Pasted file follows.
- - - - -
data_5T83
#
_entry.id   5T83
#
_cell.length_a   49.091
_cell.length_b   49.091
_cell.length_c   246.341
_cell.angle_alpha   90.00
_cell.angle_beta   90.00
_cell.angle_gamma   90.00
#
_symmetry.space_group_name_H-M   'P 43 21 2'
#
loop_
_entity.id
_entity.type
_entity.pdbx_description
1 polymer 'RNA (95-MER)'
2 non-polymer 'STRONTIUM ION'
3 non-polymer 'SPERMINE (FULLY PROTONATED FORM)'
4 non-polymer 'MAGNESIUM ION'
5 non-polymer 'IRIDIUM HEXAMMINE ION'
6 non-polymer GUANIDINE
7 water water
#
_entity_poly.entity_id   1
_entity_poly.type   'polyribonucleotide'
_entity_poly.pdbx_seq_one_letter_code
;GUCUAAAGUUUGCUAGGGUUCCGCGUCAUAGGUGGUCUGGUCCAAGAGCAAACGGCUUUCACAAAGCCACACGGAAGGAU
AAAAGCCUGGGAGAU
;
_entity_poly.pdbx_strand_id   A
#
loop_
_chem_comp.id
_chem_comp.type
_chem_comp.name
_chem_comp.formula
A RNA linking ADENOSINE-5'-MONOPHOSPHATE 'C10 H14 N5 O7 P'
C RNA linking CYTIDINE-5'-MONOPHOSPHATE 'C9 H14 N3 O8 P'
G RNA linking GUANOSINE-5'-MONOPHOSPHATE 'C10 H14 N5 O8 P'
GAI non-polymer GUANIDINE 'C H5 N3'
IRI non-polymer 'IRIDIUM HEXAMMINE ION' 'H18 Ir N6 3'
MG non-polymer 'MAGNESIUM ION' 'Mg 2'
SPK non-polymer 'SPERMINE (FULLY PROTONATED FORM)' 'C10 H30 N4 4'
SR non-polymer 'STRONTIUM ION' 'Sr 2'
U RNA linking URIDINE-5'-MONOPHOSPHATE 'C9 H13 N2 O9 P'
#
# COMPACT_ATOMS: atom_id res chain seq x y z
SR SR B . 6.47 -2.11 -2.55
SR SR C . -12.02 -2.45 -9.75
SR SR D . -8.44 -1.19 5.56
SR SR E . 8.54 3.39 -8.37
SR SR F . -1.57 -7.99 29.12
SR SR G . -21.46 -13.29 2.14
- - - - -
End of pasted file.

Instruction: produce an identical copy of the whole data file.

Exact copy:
data_5T83
#
_entry.id   5T83
#
_cell.length_a   49.091
_cell.length_b   49.091
_cell.length_c   246.341
_cell.angle_alpha   90.00
_cell.angle_beta   90.00
_cell.angle_gamma   90.00
#
_symmetry.space_group_name_H-M   'P 43 21 2'
#
loop_
_entity.id
_entity.type
_entity.pdbx_description
1 polymer 'RNA (95-MER)'
2 non-polymer 'STRONTIUM ION'
3 non-polymer 'SPERMINE (FULLY PROTONATED FORM)'
4 non-polymer 'MAGNESIUM ION'
5 non-polymer 'IRIDIUM HEXAMMINE ION'
6 non-polymer GUANIDINE
7 water water
#
_entity_poly.entity_id   1
_entity_poly.type   'polyribonucleotide'
_entity_poly.pdbx_seq_one_letter_code
;GUCUAAAGUUUGCUAGGGUUCCGCGUCAUAGGUGGUCUGGUCCAAGAGCAAACGGCUUUCACAAAGCCACACGGAAGGAU
AAAAGCCUGGGAGAU
;
_entity_poly.pdbx_strand_id   A
#
loop_
_chem_comp.id
_chem_comp.type
_chem_comp.name
_chem_comp.formula
A RNA linking ADENOSINE-5'-MONOPHOSPHATE 'C10 H14 N5 O7 P'
C RNA linking CYTIDINE-5'-MONOPHOSPHATE 'C9 H14 N3 O8 P'
G RNA linking GUANOSINE-5'-MONOPHOSPHATE 'C10 H14 N5 O8 P'
GAI non-polymer GUANIDINE 'C H5 N3'
IRI non-polymer 'IRIDIUM HEXAMMINE ION' 'H18 Ir N6 3'
MG non-polymer 'MAGNESIUM ION' 'Mg 2'
SPK non-polymer 'SPERMINE (FULLY PROTONATED FORM)' 'C10 H30 N4 4'
SR non-polymer 'STRONTIUM ION' 'Sr 2'
U RNA linking URIDINE-5'-MONOPHOSPHATE 'C9 H13 N2 O9 P'
#
# COMPACT_ATOMS: atom_id res chain seq x y z
SR SR B . 6.47 -2.11 -2.55
SR SR C . -12.02 -2.45 -9.75
SR SR D . -8.44 -1.19 5.56
SR SR E . 8.54 3.39 -8.37
SR SR F . -1.57 -7.99 29.12
SR SR G . -21.46 -13.29 2.14